When will Tullow Oil report 2021 earnings?
Tullow Oil will publish its full year earnings for 2021 on the morning of Wednesday March 9.
Tullow Oil 2021 full year earnings preview
Tullow Oil has already revealed that it produced 59,200 barrels of oil equivalent per day during 2021, marking a significant fall from the 74,900 barrels produced daily in 2020 and coming in way below the original 60,000 to 66,000 barrel guidance targeted by the company at the start of the year.
The Jubilee field saw working interest production decline 9.8% year-on-year to 26,600 barrels per day, but the fall was primarily driven by the 32% fall in output from the TEN field to just 15,500 barrels per day.
Tullow benefited from higher prices in 2021, when it earned an average of $63 per barrel compared to the $50.9 per barrel seen in 2020. However, this will not be enough to offset the dramatic fall in output, which should see revenue fall to around $1.3 billion from just under $1.4 billion the year before.
Analysts forecast that gross profit will rise to $591.9 million in 2021 from $403.0 million from 2020, and they are expecting Tullow to escape the red and swing to a $176.0 million profit after tax from the hefty $1.22 billion loss booked the year before. That is partly because of improved profitability, with Tullow having focused on reducing costs during the past two years.
Tullow Oil outlined its production plans for 2022 in January. The company said it is aiming to produce 55,000 to 61,000 barrels per day this year. Although the Jubilee field is expected to ramp-up output to 28,000 to 30,000 barrels daily in 2022, the TEN field will continue to decline and is anticipated to contribute just 11,000 to 12,000 barrels per day.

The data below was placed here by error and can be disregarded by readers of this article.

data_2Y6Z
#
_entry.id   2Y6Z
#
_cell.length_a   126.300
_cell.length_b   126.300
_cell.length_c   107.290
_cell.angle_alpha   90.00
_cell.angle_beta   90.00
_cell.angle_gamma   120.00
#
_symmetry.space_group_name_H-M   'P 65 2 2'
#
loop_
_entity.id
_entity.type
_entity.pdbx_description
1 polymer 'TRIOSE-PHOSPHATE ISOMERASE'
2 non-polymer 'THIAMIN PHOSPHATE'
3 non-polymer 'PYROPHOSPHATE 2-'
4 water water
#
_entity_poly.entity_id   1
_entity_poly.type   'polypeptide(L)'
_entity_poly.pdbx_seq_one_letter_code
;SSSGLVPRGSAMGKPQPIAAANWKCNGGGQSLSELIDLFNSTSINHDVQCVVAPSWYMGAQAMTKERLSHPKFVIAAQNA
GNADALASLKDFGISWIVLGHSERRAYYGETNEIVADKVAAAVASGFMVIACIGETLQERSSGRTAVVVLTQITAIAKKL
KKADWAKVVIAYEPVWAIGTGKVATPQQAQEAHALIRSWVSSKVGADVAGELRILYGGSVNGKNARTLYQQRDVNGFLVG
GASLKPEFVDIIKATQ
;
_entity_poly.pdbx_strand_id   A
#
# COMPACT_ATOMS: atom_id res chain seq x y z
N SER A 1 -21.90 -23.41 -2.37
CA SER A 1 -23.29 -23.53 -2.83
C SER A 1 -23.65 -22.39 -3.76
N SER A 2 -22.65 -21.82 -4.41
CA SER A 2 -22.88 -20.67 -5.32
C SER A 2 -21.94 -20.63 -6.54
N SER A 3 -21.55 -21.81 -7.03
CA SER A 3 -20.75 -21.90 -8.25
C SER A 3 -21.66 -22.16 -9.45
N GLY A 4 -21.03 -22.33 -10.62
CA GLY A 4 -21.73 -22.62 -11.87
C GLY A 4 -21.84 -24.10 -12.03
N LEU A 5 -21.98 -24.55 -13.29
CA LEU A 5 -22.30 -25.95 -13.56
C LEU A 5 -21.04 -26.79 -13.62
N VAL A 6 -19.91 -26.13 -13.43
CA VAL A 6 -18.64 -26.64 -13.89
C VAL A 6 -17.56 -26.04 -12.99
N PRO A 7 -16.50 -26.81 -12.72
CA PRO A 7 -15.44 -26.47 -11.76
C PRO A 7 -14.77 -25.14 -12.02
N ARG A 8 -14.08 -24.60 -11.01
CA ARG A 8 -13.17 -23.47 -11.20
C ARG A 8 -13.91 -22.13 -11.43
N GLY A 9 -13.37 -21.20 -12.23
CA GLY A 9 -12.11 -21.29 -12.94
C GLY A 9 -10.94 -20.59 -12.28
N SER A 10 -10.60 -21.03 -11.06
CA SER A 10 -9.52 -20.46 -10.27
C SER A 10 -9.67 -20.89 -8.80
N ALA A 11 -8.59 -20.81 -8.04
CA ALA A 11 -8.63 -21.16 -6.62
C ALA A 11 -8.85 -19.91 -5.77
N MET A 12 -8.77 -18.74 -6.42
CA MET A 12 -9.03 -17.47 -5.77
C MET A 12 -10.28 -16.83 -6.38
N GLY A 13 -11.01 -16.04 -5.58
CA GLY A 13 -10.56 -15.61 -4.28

Importantly, Tullow Oil’s current production guidance is based on its current stakes in both projects, with the company owning 35.48% of Jubilee and 47.125% of TEN. A current transaction is in progress that will, when completed, push up Tullow’s interest in Jubilee to 38.9% and in TEN to 54.8%. This will add another 5,000 barrels daily to Tullow’s working interest in 2022, suggesting the target for this year will be closer to 61,000 to 67,000 barrels per day this year once it is adjusted.
Tullow has already revealed that it generated around $700 million of underlying operating cashflow and $250 million of free cashflow in 2021. It ended the year with $2.1 billion of net debt, down from $2.4 billion a year earlier, and had $900 million of liquidity entering 2022.
Tullow Oil is currently prioritising reducing its debt pile in order to get net debt below 1.5x annual Ebitdax by 2025, from 2.6x at the end of June 2021. With leverage running high, analysts have flagged that its ambitions to find a new strategic partner to buy a part of its project in Kenya could be key in deleveraging the business. Tullow and its existing partners adjusted the plan for the project in 2021 which is now targeting higher peak production and lower costs in the hope it makes the opportunity more attractive to more potential partners.